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o Working without pay in family business or farm? 18. AFTER your Armed Forces service, did you receive vocational or

educational counseling to help you make plans for vocational training, education, or work?

o Yes - Go to 18 a O No - Skip to 19 18. Did the VA arrange for the counseling and guidance? O Yes

O No

2 3 4 5 6

7 or more College. I

0 22. In 1967, did you receive medical treatment a care from a docta, clinic, or hospital?

O Yes - Go to 23 O No - Skip to 26

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23. In 1967, did you stay overnight as a patient in a VA hospital or

at VA expense in a non-VA hospital?

0 Yes - Go to 23a O No - Skip to 24 23a. How many days altogether in 1967?-Fill one circle

O1 - 6 days o 21 - 30 days o 181 - 364 days 01 - 13 days o 31 - 60 days

O All year o 14 - 20 days

061 - 180 days 24. In 1967, did you stay overnight as a patient in a hospital, not

at VA expense?

O Yes - Go to 24a O NO - Skip to 25
24a. How many days altogether in 1967?-Fill one circle

01-6 days o 21 - 30 days 0 181 - 364 days
01 - 13 days
031 - 60 days

All year 0.14 - 20 days 061 - 180 days 25. In 1967, did you receive any medical treatment while you were

NOT a hospital patient?

O Yes - Go to 25 a O No - Skip to 26

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25a. How many of these treatments in 1967, were at a VA hospital,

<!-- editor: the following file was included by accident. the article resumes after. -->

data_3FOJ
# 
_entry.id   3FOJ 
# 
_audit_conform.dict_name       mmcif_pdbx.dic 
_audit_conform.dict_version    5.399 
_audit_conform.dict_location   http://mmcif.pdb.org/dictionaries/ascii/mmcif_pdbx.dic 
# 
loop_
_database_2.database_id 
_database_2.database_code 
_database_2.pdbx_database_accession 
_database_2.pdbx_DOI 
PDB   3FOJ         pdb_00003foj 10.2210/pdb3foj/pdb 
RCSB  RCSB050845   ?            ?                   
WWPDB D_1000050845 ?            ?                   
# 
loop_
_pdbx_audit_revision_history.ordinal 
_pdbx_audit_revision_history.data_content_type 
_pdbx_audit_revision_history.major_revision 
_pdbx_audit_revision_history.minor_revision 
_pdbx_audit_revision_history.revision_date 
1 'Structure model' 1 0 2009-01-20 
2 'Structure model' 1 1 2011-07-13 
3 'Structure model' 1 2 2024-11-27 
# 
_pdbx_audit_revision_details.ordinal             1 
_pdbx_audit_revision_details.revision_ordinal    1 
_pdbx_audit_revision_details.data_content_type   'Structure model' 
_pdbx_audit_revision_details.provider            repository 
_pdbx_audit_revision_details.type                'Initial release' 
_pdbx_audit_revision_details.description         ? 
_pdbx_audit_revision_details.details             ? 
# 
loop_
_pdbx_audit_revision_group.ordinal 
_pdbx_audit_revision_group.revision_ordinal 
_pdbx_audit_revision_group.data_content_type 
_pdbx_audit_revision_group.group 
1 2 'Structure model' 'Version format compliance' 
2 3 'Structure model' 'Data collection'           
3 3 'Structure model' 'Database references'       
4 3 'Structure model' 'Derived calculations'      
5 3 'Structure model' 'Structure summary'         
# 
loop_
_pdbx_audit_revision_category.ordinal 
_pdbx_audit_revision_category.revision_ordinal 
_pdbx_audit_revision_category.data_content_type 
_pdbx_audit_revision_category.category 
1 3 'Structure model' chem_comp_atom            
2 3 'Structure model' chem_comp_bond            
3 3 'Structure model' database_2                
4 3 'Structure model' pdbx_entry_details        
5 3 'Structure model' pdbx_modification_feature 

VA clinic, or to a private doctor at VA expense?
O None
O 3-4

O 7-8
O 1-2
O 5-6

O 9 or more

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19c. AFTER your Armed Forces service, what kind of schooling or training did

you have? - Fill in as many as are applicable
o On-the-farm

o High school
ntice training

O Junior college
o Other on-the-job training o College, undergraduate
O Vocational, technical,

o College, professional school or business school

College, graduate school

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Mr. KORNEGAY. Mr. Fino, have you any questions?

Mr. Fino. Well, if we wait until October it might be 10 percent by that time. Mr. FARMER. It is about a little over seven now.

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Mr. Fino. I have no further questions.
Mr. KORNEGAY. Mr. Hanley.
Mr. Hanley. Thank you, Mr. Chairman.

HANLEY I, too, want to commend Mr. Farmer for his very fine statement and am delighted with the affirmative position which the Veterans' Administration has evidenced in this matter. The figure which you have projected, the cost figure of slightly over $234 million—is that an accurate figure?

Mr. FARMER. Yes, sir; this is an area where we rarely make a mistake inasmuch as we know the number of people that are on the rolls today. We make projections as to the number that are going to be on the next 5 years. Our experience has demonstrated we rarely miss this. Then after you do that, all it is is just a question of multiplication by the number versus the amount of increase. The $234.7 million, I am sure, will be borne out, if this law becomes effective, for the first 12 months.

Mr. HANLEY. I see. The reason I question it is because it is a figure that is substantially lower than the figures projected here yesterday in testimony of other witnesses.

Mr. FARMER. On this same bill?

Mr. HANLEY. I believe so. Or a very similar bill. But I would accept your figure as the valid one.

Mr. FARMER. Thank you.

Mr. HANLEY. The only other point I make on the part of your statement that I am concerned about is the spread between the 90-percent rating and the 100-percent rating.

Mr. FARMER. You mean the fact that we have this situation.